When Portobello road decided to expel Woolworths from the block back in 2008 just for going into administration, there were questions as to which fitting high calibre, gentrified establishment would be taking over its spot.
The sprawling store, Woolies, had been there since I was a child and probably before I was born, so it was obviously a successful venture. The Daily Mail backed Adolf Hitler outlawed the outfit in Germany, but it outlasted that
disturbed, one-balled, megalomaniac. It didn’t outlast the economic crisis, and the closing down of this high street legend marked a change in the manner in which people spend.
A new modern way of consuming in the virtual world forced old establishments to restructure their business model. Computer programs can never get sick, pissed off, offended or take time off to get married. Whatever stories surround the whole withdrawal of many long-standing establishments, it all boils down to ‘Goodbye shop assistant, hello checkout button’. Understandably too, if indeed your establishment holds profits over friendly interaction, profit over service with a smile and profit over real human to human interaction.
So the hard working android, once again puts an end to another human way of meeting other humans, with a smile and discussing and assisting with their domestic needs. One might assume that the next resident establishment would be a community farmers market or an indoor mini-mall selling quirky little bits that represent the trendy desires of the locals. But no, all of a sudden the signage went up, it said ‘Poundland’.
Admittedly, the dandy devil in me thought ‘What a poor idea’ (pardon the pun) and thoughts like ‘It’s out of keeping with the area, few people in Notting Hill would patronise such a ghastly looking establishment’ popped in to my head, totally underestimating the size of the (so called) recession, its creeping nature and the overwhelming working class demography. ‘They’re crazy’ I thought and on closer inspection they haven’t even put up signage but just a temporary vinyl banner. They didn’t even find Portobello Road worthy of the gift of a beautiful permanent sign reflective of the manner.
They will shut down soon I thought, after all David Cameron, Claudia Schiffer, Kirstie Allsopp, Madonna, Emmeline Pankhurst, Vidal Sassoon, Seal, George Orwell, Gillian Anderson, Jennifer Cavanagh and a host of other celebrities all live or had lived within a square mile of Portobello Road.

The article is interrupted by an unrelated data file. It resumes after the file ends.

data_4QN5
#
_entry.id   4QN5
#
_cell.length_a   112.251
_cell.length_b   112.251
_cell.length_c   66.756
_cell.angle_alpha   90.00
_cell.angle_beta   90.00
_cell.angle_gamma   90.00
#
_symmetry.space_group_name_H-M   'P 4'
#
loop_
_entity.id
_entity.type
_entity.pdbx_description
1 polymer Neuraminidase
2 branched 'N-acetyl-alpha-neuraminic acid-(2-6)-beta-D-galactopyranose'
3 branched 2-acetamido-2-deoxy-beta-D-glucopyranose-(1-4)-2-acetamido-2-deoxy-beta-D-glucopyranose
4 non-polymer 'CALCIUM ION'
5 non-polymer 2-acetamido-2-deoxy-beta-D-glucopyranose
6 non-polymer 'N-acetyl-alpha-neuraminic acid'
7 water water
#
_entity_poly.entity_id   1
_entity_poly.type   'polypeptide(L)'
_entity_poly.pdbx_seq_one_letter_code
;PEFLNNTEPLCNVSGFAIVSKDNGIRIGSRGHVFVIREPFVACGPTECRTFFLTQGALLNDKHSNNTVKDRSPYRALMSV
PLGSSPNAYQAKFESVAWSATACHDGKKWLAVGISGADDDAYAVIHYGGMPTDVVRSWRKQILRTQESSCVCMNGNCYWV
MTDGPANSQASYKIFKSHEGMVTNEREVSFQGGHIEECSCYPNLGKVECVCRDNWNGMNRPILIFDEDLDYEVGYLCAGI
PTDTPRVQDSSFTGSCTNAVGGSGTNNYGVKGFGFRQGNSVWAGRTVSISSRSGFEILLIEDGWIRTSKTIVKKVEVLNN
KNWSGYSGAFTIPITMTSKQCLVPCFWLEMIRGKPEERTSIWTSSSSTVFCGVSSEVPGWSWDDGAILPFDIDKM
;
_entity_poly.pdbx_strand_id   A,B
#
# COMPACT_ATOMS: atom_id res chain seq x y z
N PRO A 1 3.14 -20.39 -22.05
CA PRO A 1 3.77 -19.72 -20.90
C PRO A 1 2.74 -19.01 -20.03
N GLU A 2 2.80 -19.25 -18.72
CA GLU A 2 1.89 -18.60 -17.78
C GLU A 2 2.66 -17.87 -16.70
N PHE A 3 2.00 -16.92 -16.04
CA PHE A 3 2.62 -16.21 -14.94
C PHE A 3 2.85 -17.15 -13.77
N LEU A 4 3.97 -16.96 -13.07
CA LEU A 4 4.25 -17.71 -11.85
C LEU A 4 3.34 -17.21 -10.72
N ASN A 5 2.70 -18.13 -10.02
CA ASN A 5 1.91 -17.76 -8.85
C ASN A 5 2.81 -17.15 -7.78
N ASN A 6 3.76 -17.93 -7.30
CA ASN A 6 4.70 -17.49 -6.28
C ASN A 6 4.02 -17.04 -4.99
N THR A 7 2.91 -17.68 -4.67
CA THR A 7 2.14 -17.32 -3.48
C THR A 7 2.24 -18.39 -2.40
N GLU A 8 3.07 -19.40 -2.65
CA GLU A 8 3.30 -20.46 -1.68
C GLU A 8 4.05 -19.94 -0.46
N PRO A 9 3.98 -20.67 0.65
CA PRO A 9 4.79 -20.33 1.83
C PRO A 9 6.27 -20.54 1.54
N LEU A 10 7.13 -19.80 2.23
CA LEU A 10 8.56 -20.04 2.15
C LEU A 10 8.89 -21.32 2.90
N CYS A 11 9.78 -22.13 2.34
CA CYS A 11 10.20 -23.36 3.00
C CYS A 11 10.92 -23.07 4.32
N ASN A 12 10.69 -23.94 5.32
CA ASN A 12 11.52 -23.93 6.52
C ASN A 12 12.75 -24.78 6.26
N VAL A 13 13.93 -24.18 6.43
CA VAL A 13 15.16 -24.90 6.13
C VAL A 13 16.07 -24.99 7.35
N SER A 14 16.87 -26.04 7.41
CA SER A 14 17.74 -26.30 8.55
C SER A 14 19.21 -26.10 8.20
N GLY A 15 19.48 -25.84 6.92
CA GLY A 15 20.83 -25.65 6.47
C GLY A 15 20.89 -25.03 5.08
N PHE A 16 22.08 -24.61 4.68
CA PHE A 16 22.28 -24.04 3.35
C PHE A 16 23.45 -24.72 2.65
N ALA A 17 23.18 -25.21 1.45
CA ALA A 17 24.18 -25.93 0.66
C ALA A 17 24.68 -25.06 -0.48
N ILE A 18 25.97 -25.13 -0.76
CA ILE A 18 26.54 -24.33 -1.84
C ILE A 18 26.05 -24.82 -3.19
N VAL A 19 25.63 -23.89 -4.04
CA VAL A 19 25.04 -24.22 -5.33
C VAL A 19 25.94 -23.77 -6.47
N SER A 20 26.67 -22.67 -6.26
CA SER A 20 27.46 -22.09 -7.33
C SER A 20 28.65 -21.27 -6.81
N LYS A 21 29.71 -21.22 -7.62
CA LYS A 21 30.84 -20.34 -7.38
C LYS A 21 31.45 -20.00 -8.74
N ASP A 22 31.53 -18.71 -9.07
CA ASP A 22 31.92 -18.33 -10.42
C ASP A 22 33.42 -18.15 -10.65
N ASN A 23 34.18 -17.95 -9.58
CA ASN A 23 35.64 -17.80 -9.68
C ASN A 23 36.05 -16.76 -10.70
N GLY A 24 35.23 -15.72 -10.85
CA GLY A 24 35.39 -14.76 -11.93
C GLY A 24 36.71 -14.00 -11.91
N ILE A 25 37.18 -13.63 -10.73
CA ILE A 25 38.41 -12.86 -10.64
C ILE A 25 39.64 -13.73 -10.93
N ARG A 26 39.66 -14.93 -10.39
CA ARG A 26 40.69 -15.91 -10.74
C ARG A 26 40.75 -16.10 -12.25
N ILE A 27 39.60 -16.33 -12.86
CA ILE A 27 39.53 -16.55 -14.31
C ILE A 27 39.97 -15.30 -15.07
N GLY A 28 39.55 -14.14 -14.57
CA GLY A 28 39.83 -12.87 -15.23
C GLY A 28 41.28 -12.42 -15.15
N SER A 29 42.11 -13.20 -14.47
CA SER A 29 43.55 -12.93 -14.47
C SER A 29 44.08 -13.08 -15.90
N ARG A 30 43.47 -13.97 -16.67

I dandily walked past a few times glancing disgustedly as though I were looking down upon a woman blowing cigarette smoke into a baby’s face. My body facing forward, head tilted 45˚ up to the sky, neck refusing to turn, eyes peering to the corner for a short, slightly curious peep. ‘Never’, I said, ‘never shall I enter’. People are in there now but it’s just a matter of time before what happens to all of these out of place stores happens, I thought.
After a few weeks… maybe months of ignoring the plop of nappy filler between The Organic Kitchen and the ambiguous shop next door, it happened, I ran out of TP. Too lazy and bowel free to go to Tescos, I walked curiously in. Alas, I suddenly joined the club, I became one of the many locals picking up their bits and bobs. Okay, toiletries, dish detergent, 50 seal wrap bags for £1.00, made lots of sense. Then I started looking around, I saw simple, useful hair products like bobby pins and crocodile clips and rubber bands. There were even tools and mops and plates and …well most of the things that you don’t really expect could become defective like A4 print paper.
After a short while it started to make sense. You need some envelopes, why pay more than a pound for such one use items? As each need jumped into my head, Poundland met it. It started with TP then went on to other safe items like bleach, window cleaner, water, paper I even took a chance once with a screwdriver which was a stretch just a little too far for the little wannabe tool section. It loosened four screws before the metal Philips head started to bend and tear like plastic.
As I noticed more and more local people using the shop, I started to see that food was, in the odd instance, an option. I saw wheat-free options from Nairn’s and Mrs Crimble’s that had me surprised at first but it seemed the whole community were making the best use of a cheap thing.
Is that?.. Ah Never Mind!.. no it is, it’s
ric Ritz Crackers at the back.
Seven years later the shop still serves the whole community in its various shapes and calibre’s. There are still some locals who do not use the brightly lit bargain house, but one thing is for sure: the successful inclusion of this type of shop in Notting Hill, one of the trendiest places in the world, says more about our general pretence and shines a light on our own self-deception, destroying the foolish notion of there being a middle class. The people of this bracket have either ascended to incredible wealth or descended to scraping by to merge in with the rest of the bargain hunters in the area at the onset of the recession. All others expressing that semi-rich semi-poor role only fool themselves in an attempt to fool us, to appear as though they’ve kept up with the Joneses.
I never thought I’d ever say this but…. Thank you Poundland.
2 thoughts on “Pounds, Pence, Dollars, Sense”
There is alot to be said for practical businesses that serve the whole community.
Indeed. And thank you for your comment.